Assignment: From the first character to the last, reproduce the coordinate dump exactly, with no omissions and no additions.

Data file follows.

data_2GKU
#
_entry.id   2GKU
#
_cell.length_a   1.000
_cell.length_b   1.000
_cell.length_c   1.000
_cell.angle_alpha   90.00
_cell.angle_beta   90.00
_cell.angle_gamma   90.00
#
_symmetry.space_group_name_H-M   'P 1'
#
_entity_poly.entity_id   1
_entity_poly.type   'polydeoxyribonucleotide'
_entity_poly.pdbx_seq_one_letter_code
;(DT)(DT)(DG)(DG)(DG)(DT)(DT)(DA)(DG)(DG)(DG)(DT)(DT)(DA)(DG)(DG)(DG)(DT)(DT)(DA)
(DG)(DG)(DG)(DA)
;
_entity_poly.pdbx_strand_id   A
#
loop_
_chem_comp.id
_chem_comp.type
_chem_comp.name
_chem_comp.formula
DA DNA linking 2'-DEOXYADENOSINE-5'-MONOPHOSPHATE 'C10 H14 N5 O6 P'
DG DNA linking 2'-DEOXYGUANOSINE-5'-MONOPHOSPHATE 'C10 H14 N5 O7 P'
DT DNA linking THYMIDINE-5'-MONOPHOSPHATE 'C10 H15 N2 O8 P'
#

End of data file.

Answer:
data_2GKU
#
_entry.id   2GKU
#
_cell.length_a   1.000
_cell.length_b   1.000
_cell.length_c   1.000
_cell.angle_alpha   90.00
_cell.angle_beta   90.00
_cell.angle_gamma   90.00
#
_symmetry.space_group_name_H-M   'P 1'
#
_entity_poly.entity_id   1
_entity_poly.type   'polydeoxyribonucleotide'
_entity_poly.pdbx_seq_one_letter_code
;(DT)(DT)(DG)(DG)(DG)(DT)(DT)(DA)(DG)(DG)(DG)(DT)(DT)(DA)(DG)(DG)(DG)(DT)(DT)(DA)
(DG)(DG)(DG)(DA)
;
_entity_poly.pdbx_strand_id   A
#
loop_
_chem_comp.id
_chem_comp.type
_chem_comp.name
_chem_comp.formula
DA DNA linking 2'-DEOXYADENOSINE-5'-MONOPHOSPHATE 'C10 H14 N5 O6 P'
DG DNA linking 2'-DEOXYGUANOSINE-5'-MONOPHOSPHATE 'C10 H14 N5 O7 P'
DT DNA linking THYMIDINE-5'-MONOPHOSPHATE 'C10 H15 N2 O8 P'
#